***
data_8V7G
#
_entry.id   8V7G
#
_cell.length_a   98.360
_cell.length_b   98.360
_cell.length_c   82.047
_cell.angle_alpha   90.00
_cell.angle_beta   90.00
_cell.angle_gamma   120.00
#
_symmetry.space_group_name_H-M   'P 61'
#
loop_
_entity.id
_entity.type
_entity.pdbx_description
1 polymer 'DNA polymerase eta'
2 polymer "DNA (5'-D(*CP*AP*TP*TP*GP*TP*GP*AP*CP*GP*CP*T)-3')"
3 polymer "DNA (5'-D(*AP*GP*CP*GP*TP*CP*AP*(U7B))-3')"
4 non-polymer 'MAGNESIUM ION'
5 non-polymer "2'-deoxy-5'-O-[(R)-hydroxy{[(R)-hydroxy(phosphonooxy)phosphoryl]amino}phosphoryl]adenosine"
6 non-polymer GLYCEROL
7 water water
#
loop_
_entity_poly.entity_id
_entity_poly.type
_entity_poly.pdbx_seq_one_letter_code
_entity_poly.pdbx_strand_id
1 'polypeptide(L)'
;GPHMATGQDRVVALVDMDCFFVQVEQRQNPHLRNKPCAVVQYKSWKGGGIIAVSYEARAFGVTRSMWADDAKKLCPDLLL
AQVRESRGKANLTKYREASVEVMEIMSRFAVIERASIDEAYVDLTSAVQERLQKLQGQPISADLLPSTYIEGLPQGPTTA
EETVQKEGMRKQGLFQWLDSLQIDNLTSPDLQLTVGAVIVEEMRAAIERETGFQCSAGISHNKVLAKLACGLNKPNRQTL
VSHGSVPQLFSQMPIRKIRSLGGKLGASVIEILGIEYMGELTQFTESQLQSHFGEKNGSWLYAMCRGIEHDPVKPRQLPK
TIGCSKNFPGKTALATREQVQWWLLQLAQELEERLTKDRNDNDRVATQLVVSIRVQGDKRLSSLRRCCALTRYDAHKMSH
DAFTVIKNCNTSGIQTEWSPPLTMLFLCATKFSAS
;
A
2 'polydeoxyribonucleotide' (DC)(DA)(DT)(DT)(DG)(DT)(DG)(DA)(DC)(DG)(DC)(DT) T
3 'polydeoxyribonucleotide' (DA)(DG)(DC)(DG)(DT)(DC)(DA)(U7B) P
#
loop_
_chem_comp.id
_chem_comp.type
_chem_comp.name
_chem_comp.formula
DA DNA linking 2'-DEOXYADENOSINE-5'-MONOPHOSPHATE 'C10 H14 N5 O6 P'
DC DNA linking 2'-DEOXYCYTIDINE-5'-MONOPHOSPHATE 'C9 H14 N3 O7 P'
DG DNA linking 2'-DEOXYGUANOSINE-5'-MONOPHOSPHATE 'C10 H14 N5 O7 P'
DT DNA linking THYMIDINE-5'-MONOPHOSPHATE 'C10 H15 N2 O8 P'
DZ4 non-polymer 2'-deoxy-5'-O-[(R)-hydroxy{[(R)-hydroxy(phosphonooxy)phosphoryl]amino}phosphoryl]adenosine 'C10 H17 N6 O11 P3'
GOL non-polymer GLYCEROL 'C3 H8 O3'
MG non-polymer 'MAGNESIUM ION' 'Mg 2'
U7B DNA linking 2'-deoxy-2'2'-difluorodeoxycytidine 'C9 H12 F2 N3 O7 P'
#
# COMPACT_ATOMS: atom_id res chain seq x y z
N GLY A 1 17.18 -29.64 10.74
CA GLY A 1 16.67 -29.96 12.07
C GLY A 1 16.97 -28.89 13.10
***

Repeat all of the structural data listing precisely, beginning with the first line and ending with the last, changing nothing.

data_8V7G
#
_entry.id   8V7G
#
_cell.length_a   98.360
_cell.length_b   98.360
_cell.length_c   82.047
_cell.angle_alpha   90.00
_cell.angle_beta   90.00
_cell.angle_gamma   120.00
#
_symmetry.space_group_name_H-M   'P 61'
#
loop_
_entity.id
_entity.type
_entity.pdbx_description
1 polymer 'DNA polymerase eta'
2 polymer "DNA (5'-D(*CP*AP*TP*TP*GP*TP*GP*AP*CP*GP*CP*T)-3')"
3 polymer "DNA (5'-D(*AP*GP*CP*GP*TP*CP*AP*(U7B))-3')"
4 non-polymer 'MAGNESIUM ION'
5 non-polymer "2'-deoxy-5'-O-[(R)-hydroxy{[(R)-hydroxy(phosphonooxy)phosphoryl]amino}phosphoryl]adenosine"
6 non-polymer GLYCEROL
7 water water
#
loop_
_entity_poly.entity_id
_entity_poly.type
_entity_poly.pdbx_seq_one_letter_code
_entity_poly.pdbx_strand_id
1 'polypeptide(L)'
;GPHMATGQDRVVALVDMDCFFVQVEQRQNPHLRNKPCAVVQYKSWKGGGIIAVSYEARAFGVTRSMWADDAKKLCPDLLL
AQVRESRGKANLTKYREASVEVMEIMSRFAVIERASIDEAYVDLTSAVQERLQKLQGQPISADLLPSTYIEGLPQGPTTA
EETVQKEGMRKQGLFQWLDSLQIDNLTSPDLQLTVGAVIVEEMRAAIERETGFQCSAGISHNKVLAKLACGLNKPNRQTL
VSHGSVPQLFSQMPIRKIRSLGGKLGASVIEILGIEYMGELTQFTESQLQSHFGEKNGSWLYAMCRGIEHDPVKPRQLPK
TIGCSKNFPGKTALATREQVQWWLLQLAQELEERLTKDRNDNDRVATQLVVSIRVQGDKRLSSLRRCCALTRYDAHKMSH
DAFTVIKNCNTSGIQTEWSPPLTMLFLCATKFSAS
;
A
2 'polydeoxyribonucleotide' (DC)(DA)(DT)(DT)(DG)(DT)(DG)(DA)(DC)(DG)(DC)(DT) T
3 'polydeoxyribonucleotide' (DA)(DG)(DC)(DG)(DT)(DC)(DA)(U7B) P
#
loop_
_chem_comp.id
_chem_comp.type
_chem_comp.name
_chem_comp.formula
DA DNA linking 2'-DEOXYADENOSINE-5'-MONOPHOSPHATE 'C10 H14 N5 O6 P'
DC DNA linking 2'-DEOXYCYTIDINE-5'-MONOPHOSPHATE 'C9 H14 N3 O7 P'
DG DNA linking 2'-DEOXYGUANOSINE-5'-MONOPHOSPHATE 'C10 H14 N5 O7 P'
DT DNA linking THYMIDINE-5'-MONOPHOSPHATE 'C10 H15 N2 O8 P'
DZ4 non-polymer 2'-deoxy-5'-O-[(R)-hydroxy{[(R)-hydroxy(phosphonooxy)phosphoryl]amino}phosphoryl]adenosine 'C10 H17 N6 O11 P3'
GOL non-polymer GLYCEROL 'C3 H8 O3'
MG non-polymer 'MAGNESIUM ION' 'Mg 2'
U7B DNA linking 2'-deoxy-2'2'-difluorodeoxycytidine 'C9 H12 F2 N3 O7 P'
#
# COMPACT_ATOMS: atom_id res chain seq x y z
N GLY A 1 17.18 -29.64 10.74
CA GLY A 1 16.67 -29.96 12.07
C GLY A 1 16.97 -28.89 13.10